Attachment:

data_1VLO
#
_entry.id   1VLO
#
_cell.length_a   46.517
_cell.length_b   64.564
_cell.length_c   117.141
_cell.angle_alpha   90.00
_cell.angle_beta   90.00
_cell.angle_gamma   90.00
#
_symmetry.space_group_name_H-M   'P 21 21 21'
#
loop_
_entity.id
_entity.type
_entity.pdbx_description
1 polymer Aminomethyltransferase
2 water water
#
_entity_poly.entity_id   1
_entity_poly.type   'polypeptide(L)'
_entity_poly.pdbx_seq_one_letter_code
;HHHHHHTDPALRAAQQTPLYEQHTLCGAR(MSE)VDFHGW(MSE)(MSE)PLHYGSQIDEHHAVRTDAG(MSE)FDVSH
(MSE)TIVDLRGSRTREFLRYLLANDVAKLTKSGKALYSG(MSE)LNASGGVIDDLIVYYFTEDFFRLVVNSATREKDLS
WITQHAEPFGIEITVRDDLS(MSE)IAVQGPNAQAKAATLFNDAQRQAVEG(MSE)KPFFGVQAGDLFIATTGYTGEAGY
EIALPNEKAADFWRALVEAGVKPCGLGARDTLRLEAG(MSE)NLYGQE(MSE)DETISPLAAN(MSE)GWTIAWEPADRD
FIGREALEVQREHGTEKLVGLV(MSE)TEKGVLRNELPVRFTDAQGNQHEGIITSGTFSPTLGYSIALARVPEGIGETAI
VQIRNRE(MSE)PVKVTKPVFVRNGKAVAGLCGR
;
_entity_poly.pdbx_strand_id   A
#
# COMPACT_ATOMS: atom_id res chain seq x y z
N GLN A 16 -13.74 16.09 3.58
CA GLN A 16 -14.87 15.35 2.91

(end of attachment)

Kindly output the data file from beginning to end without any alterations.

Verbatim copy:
data_1VLO
#
_entry.id   1VLO
#
_cell.length_a   46.517
_cell.length_b   64.564
_cell.length_c   117.141
_cell.angle_alpha   90.00
_cell.angle_beta   90.00
_cell.angle_gamma   90.00
#
_symmetry.space_group_name_H-M   'P 21 21 21'
#
loop_
_entity.id
_entity.type
_entity.pdbx_description
1 polymer Aminomethyltransferase
2 water water
#
_entity_poly.entity_id   1
_entity_poly.type   'polypeptide(L)'
_entity_poly.pdbx_seq_one_letter_code
;HHHHHHTDPALRAAQQTPLYEQHTLCGAR(MSE)VDFHGW(MSE)(MSE)PLHYGSQIDEHHAVRTDAG(MSE)FDVSH
(MSE)TIVDLRGSRTREFLRYLLANDVAKLTKSGKALYSG(MSE)LNASGGVIDDLIVYYFTEDFFRLVVNSATREKDLS
WITQHAEPFGIEITVRDDLS(MSE)IAVQGPNAQAKAATLFNDAQRQAVEG(MSE)KPFFGVQAGDLFIATTGYTGEAGY
EIALPNEKAADFWRALVEAGVKPCGLGARDTLRLEAG(MSE)NLYGQE(MSE)DETISPLAAN(MSE)GWTIAWEPADRD
FIGREALEVQREHGTEKLVGLV(MSE)TEKGVLRNELPVRFTDAQGNQHEGIITSGTFSPTLGYSIALARVPEGIGETAI
VQIRNRE(MSE)PVKVTKPVFVRNGKAVAGLCGR
;
_entity_poly.pdbx_strand_id   A
#
# COMPACT_ATOMS: atom_id res chain seq x y z
N GLN A 16 -13.74 16.09 3.58
CA GLN A 16 -14.87 15.35 2.91